Alstom to construct hydrogen trains for four regions in France
Alstom has received its first orders for hydrogen trains in France. On behalf of four regions, the state railway company SNCF has ordered the first twelve trains developed by Alstom to run on both overhead lines and hydrogen. The order is worth almost 190 million euros.
The SNCF subsidiary SNCF Voyageurs, representing the regions Auvergne-Rhône-Alpes, Bourgogne-Franche-Comté, Grand Est and Occitanie, is the contracting authority. Three of the trains are to be used in each region. In addition to the twelve trains, the contract with Alstom also includes an option for two more sets of trains, which would then be used in Grand Est.
As far as the timetable is concerned, test runs are planned from 2023 and commercial service runs from 2025. The trains will be used on the regional express routes Montréjeau-Luchon (Occitanie), Clermont-Ferrand-Lyon (Auvergne-Rhône-Alpes), Auxerre-Laroche-Migennes (Bourgogne-Franche-Comté). The Grand Est region has not yet specified the location of its future trains.
The rail vehicles for France are hydrogen trains based on Alstom’s Coradia Polyvalent regional train platform, known domestically as “Régiolis”. According to Alstom, around 400 Coradia Polyvalent with dual-mode electric diesel or all-electric drive have already been ordered within France since 2011. By “dual mode”, Alstom refers to the feature of being able to draw fuel both from the overhead line and from a source on board. With the hydrogen variant, which is also a dual-mode train, Alstom is expanding its portfolio. In addition to the above-mentioned order, according to the manufacturer, other French regions have meanwhile expressed their interest in participating in a second phase of the project.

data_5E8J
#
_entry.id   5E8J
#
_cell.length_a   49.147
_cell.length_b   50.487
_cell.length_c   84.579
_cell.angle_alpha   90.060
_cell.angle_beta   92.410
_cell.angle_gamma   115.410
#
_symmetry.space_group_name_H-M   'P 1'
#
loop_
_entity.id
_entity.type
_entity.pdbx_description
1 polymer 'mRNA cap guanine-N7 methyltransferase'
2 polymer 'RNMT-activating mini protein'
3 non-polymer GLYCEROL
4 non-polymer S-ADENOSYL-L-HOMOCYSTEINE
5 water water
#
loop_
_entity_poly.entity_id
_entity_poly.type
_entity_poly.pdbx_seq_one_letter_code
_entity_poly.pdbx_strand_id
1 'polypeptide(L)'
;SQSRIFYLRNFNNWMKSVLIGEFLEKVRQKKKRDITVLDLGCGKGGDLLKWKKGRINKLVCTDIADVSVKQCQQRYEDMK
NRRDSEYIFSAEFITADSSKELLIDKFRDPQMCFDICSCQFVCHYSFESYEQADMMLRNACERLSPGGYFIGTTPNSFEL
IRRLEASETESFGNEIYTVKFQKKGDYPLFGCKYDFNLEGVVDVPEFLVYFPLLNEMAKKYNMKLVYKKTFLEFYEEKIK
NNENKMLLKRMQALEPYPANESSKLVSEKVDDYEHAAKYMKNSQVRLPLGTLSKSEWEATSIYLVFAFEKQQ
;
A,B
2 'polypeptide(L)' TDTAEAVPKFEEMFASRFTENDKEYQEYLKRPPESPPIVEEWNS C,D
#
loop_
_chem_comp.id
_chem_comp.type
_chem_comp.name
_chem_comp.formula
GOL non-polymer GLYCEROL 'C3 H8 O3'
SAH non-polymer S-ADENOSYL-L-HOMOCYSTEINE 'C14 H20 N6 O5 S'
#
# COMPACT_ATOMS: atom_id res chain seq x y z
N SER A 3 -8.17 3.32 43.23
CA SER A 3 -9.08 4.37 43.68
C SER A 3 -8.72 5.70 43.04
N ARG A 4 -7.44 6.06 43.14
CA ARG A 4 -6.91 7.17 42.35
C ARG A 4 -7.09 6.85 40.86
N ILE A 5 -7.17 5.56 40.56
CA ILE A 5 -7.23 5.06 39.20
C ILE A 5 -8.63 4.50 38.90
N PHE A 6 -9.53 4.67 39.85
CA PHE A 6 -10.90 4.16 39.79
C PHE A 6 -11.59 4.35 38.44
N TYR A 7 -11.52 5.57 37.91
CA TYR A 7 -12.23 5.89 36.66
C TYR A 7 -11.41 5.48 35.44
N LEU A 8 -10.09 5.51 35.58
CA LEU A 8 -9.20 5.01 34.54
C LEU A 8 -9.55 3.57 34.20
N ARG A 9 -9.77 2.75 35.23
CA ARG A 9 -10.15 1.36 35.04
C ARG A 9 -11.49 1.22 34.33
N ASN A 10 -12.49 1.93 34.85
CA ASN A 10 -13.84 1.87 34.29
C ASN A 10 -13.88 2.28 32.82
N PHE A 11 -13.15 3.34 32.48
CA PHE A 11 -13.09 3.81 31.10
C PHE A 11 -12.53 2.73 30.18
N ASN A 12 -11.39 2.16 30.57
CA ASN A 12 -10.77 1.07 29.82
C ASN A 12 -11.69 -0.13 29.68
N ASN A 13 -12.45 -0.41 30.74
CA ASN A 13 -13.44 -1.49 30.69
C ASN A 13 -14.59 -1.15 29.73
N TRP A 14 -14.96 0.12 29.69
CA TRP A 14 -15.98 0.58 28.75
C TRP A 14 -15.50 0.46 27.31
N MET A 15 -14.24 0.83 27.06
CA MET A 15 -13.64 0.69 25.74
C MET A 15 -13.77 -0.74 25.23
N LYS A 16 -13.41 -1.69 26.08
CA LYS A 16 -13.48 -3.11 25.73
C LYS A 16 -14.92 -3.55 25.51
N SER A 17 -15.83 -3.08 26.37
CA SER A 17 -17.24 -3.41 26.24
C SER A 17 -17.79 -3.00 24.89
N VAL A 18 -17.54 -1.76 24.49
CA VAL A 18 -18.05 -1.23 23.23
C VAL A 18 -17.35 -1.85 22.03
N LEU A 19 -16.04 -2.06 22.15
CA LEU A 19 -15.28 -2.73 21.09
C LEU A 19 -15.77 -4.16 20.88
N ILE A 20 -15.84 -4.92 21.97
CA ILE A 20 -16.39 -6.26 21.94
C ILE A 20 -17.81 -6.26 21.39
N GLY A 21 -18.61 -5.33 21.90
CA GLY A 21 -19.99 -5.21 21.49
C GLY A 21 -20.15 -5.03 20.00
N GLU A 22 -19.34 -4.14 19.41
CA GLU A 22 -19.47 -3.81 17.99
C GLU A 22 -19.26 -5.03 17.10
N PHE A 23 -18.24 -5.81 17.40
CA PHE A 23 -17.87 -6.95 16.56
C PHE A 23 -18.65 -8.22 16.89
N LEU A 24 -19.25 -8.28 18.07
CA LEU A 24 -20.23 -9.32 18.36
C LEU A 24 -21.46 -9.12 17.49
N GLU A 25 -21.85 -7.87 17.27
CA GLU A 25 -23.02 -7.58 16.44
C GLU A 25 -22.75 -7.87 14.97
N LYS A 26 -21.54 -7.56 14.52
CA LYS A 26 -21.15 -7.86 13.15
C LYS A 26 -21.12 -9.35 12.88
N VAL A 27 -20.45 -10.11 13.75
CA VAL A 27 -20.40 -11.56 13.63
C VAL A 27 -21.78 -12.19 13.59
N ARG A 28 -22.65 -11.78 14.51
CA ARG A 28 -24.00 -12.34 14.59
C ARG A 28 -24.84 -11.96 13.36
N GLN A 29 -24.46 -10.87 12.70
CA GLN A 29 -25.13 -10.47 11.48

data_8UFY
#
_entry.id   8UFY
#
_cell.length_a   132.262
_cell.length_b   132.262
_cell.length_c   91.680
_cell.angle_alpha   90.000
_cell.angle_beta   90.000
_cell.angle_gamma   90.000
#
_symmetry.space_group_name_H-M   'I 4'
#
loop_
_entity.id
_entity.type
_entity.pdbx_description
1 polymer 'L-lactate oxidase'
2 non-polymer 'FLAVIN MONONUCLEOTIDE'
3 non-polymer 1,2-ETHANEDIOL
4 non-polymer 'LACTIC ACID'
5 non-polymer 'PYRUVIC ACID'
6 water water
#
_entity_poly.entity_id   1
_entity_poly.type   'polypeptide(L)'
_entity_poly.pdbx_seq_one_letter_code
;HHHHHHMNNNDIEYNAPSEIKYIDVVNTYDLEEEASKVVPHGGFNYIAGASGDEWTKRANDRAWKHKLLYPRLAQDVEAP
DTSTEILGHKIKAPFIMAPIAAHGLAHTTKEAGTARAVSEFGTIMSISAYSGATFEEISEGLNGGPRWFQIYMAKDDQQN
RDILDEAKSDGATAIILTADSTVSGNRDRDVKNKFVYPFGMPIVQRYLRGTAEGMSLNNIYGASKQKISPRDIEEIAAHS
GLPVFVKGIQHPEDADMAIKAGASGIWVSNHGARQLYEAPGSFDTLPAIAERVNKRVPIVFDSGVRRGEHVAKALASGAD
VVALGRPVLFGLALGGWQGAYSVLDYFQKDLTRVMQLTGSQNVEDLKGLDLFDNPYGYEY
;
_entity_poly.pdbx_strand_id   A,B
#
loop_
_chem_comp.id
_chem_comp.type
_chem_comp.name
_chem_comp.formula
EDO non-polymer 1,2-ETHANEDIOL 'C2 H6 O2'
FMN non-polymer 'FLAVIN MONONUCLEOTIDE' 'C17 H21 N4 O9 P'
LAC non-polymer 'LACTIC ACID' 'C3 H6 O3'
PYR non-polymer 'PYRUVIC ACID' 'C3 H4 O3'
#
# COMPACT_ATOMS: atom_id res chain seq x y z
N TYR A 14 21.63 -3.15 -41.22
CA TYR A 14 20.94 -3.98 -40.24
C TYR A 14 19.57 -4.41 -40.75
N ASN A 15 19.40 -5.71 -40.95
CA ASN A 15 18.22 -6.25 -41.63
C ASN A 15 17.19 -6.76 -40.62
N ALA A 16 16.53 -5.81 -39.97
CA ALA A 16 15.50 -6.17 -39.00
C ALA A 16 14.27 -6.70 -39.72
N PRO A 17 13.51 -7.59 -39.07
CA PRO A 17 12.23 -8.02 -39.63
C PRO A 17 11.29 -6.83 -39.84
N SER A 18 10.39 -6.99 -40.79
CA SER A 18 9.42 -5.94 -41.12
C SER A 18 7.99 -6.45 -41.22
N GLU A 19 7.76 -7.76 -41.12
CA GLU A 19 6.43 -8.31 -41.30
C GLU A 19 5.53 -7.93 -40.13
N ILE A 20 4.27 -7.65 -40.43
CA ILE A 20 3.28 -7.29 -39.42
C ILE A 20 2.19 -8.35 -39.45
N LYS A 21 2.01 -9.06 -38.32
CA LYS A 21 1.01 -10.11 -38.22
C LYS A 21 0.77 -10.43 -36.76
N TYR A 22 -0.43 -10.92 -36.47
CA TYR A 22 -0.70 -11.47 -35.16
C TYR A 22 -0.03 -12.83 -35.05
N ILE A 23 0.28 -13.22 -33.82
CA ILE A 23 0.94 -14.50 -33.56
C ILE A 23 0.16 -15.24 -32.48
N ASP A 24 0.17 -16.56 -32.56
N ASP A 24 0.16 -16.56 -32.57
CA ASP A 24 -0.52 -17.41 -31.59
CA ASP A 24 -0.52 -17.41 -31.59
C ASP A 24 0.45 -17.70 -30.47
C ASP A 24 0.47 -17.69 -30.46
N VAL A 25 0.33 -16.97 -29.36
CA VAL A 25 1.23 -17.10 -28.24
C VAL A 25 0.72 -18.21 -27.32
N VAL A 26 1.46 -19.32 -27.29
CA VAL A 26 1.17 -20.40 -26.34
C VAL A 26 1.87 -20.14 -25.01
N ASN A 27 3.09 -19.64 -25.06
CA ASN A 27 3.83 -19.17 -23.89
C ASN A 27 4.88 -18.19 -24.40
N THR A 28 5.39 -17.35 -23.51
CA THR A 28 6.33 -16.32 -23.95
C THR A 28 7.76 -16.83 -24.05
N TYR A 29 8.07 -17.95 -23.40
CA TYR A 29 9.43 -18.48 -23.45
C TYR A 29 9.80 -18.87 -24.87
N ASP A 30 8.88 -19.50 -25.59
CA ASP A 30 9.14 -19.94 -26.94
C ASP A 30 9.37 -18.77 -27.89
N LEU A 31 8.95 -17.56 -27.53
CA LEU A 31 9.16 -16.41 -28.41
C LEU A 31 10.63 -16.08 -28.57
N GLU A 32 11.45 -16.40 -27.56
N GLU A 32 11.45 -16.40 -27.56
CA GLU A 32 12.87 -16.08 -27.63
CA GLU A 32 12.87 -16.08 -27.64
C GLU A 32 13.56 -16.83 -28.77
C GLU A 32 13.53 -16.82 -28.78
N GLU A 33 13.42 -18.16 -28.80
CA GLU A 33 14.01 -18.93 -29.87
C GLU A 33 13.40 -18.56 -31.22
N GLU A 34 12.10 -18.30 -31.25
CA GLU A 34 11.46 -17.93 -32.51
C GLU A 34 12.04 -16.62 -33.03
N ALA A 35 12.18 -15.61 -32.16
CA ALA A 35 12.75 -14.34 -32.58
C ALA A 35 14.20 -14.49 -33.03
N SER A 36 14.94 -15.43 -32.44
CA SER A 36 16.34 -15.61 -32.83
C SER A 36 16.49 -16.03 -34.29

According to Alstom, the Coradia Polyvalent H2 has an autonomy of up to 600 kilometres on non-electrified railway lines. As a four-car train with a length of 72 metres, it has a capacity of 218 seats and has “the same dynamic performance and comfort level of the dual-mode electric diesel version”, says an accompanying press release. Alstom does not get more specific on this point.
The Coradia Polyvalent will adopt the FC drive technology from the Coradia iLint developed for Germany. Alstom has already taken the same approach with an order from Italy. The FC technology from the Coradia iLint will also be found in the Coradia models there. “Alstom is the first rail company in the world to launch a hydrogen train onto the market and to master this technology through its iLint train, developed for the German market,” comments Jean-Baptiste Eyméoud, President of Alstom in France. “This new order for the French market is fully in line with Alstom Group’s ambition to become number one in the green and smart mobility market and to help roll out an efficient hydrogen ecosystem in our regions.”
As a home market, France naturally has a special role. The development and production of Coradia Polyvalent trains secures more than 2,000 jobs in France for Alstom and its suppliers, the statement added. Six of Alstom’s 15 sites in France are involved in the project: Reichshoffen (Bas-Rhin) for design and manufacturing, Ornans (Doubs) for engines, Le Creusot (Saône-et-Loire) for bogies, Tarbes (Hautes-Pyrénées) for drive chains, Villeurbanne (Rhône) for on-board electronics and Saint-Ouen (Seine-Saint-Denis) for design.
The project participants have the support of the French government, which in 2020 adopted a cross-sectoral hydrogen roadmap. “France has everything it needs to become a hydrogen champion: the French government is fully committed to turning this ambition into reality,” says Jean-Baptiste Djebbari, Assistant Minister for Transport, French Ministry for the Ecological Transition, now on the occasion of the H2 train order. According to him, the government will cover €47 million of the development costs for France’s first hydrogen-powered regional train.
With reporting by Cora Werwitzke, France.